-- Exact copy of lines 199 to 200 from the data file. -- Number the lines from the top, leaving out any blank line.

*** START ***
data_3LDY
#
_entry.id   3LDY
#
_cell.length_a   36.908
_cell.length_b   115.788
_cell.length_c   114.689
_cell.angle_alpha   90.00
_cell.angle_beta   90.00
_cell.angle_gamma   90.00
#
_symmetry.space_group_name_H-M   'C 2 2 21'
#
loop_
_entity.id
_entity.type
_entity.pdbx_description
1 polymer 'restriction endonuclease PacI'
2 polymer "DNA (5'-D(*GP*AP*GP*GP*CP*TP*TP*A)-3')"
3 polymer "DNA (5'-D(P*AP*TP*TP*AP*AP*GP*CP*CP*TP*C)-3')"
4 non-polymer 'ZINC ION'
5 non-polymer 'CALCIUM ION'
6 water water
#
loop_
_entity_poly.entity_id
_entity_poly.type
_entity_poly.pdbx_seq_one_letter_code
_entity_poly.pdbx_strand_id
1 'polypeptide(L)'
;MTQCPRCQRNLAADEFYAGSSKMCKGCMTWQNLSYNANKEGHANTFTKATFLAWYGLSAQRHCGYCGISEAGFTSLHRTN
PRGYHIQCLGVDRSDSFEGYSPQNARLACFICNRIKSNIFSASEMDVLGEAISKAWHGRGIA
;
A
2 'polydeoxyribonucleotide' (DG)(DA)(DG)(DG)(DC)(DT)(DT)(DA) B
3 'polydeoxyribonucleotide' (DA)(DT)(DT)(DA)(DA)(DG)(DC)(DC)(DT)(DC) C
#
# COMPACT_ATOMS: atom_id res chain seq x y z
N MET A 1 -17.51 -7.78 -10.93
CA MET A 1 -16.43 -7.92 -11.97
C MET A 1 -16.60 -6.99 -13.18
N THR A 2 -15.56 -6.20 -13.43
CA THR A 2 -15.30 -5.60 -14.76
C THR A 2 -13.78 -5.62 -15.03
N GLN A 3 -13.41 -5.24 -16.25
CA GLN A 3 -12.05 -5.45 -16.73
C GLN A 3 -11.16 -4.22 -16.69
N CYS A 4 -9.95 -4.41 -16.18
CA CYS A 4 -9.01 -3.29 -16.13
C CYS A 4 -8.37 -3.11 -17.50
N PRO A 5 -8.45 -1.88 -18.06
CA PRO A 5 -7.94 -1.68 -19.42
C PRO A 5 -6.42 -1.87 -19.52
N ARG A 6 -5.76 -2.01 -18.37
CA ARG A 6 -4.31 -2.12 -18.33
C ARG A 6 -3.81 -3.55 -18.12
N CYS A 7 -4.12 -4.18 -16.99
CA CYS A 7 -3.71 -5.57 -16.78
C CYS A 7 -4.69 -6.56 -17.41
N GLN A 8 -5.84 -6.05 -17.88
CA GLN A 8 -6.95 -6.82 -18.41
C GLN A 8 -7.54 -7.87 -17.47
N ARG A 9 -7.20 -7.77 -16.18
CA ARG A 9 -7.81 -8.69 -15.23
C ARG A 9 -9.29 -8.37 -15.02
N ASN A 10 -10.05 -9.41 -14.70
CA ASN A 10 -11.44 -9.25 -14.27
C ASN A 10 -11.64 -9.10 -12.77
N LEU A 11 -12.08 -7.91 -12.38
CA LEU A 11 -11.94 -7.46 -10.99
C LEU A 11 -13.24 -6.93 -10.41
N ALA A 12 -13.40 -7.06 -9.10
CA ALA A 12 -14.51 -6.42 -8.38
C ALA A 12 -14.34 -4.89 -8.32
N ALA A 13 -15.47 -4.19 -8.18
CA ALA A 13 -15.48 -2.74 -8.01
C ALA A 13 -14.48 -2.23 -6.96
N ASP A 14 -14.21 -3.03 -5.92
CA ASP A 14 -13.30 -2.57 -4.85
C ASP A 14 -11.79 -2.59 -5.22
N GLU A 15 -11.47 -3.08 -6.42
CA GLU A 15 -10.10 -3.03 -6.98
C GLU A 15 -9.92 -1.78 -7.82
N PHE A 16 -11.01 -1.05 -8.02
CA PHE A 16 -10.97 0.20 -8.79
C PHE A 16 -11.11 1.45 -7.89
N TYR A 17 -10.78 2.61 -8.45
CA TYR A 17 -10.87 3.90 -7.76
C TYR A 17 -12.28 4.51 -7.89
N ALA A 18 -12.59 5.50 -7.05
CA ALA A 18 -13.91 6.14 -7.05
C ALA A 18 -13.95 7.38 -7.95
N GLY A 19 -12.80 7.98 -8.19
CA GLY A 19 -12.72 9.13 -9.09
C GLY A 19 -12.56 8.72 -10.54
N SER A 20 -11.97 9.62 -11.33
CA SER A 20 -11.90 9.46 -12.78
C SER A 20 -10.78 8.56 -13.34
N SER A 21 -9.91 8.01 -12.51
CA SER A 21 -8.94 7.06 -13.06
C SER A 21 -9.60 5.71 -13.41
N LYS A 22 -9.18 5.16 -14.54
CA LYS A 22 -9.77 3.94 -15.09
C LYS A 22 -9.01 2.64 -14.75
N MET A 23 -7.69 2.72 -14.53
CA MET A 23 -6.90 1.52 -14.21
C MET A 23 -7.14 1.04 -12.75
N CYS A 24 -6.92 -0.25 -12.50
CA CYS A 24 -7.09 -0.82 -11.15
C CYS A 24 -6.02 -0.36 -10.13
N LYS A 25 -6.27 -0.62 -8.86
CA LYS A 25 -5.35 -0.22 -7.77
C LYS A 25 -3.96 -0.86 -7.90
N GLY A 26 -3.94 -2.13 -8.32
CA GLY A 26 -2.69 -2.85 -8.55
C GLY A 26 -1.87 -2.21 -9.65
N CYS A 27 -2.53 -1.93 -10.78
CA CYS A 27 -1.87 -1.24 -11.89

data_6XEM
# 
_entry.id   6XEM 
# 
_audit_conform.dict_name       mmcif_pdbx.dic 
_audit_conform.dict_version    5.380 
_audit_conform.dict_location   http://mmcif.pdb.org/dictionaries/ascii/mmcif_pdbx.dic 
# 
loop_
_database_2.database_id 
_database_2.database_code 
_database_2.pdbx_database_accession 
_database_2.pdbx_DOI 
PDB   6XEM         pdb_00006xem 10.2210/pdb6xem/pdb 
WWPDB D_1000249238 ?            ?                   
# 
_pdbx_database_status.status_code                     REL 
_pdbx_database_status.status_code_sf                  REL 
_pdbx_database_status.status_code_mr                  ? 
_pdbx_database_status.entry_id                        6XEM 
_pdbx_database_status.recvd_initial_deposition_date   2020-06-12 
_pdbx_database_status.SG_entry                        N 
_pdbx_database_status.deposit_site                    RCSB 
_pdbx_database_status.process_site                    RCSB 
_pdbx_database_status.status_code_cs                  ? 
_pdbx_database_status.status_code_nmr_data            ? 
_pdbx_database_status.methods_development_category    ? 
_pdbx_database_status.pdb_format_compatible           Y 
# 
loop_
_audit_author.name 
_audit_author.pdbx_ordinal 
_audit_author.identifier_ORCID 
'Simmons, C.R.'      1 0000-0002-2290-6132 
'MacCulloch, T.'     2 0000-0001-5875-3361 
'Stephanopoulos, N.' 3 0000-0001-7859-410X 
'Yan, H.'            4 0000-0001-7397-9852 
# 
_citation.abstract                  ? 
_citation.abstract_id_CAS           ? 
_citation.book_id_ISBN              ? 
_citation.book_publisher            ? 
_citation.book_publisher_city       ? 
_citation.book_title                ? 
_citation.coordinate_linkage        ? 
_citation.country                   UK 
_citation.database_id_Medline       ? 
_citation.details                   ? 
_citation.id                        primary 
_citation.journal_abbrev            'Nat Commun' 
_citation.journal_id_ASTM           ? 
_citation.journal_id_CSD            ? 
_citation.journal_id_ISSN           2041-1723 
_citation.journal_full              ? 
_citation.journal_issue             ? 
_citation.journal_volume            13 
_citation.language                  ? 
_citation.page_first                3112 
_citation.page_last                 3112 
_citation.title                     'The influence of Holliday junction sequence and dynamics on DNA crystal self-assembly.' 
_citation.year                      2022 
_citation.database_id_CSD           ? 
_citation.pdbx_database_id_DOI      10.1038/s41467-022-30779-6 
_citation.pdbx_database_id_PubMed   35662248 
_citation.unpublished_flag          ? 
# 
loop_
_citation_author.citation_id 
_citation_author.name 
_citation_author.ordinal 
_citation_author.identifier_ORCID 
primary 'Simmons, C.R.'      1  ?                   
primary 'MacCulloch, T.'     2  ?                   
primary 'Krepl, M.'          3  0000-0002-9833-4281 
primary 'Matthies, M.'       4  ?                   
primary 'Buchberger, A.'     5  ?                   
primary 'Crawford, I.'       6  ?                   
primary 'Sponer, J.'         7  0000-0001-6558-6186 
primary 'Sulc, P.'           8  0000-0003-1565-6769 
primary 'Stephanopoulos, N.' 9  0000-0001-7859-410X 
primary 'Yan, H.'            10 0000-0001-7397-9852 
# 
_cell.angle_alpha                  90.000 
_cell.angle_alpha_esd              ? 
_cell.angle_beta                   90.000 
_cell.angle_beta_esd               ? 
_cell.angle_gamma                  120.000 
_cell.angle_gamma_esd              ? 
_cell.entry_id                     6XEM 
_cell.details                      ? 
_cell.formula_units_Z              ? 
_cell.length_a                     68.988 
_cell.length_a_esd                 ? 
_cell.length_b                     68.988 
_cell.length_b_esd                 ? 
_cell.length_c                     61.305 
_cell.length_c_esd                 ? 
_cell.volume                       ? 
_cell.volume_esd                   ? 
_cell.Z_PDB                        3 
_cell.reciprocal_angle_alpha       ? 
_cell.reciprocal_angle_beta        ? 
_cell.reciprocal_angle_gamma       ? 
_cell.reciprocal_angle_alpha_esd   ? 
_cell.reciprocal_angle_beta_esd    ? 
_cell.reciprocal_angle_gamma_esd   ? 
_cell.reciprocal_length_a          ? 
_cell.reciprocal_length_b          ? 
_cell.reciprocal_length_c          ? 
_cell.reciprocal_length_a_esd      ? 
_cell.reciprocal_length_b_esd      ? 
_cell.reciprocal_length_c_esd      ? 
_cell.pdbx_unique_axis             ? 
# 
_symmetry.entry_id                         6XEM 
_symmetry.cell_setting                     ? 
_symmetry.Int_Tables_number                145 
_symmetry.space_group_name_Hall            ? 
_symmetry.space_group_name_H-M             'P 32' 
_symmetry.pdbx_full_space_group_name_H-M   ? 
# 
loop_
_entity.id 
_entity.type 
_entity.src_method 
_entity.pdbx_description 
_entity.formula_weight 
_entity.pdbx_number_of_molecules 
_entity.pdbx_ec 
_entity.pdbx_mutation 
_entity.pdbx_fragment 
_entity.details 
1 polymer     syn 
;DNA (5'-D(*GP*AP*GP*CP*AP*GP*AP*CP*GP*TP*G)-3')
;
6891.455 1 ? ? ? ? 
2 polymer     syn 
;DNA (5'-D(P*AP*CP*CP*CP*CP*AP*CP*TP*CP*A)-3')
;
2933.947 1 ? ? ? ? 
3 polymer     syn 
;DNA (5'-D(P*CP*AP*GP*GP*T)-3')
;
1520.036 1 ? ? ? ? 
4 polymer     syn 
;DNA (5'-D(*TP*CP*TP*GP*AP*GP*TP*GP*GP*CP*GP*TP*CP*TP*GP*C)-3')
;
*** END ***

primary 'Yan, H.'            10 0000-0001-7397-9852 
# 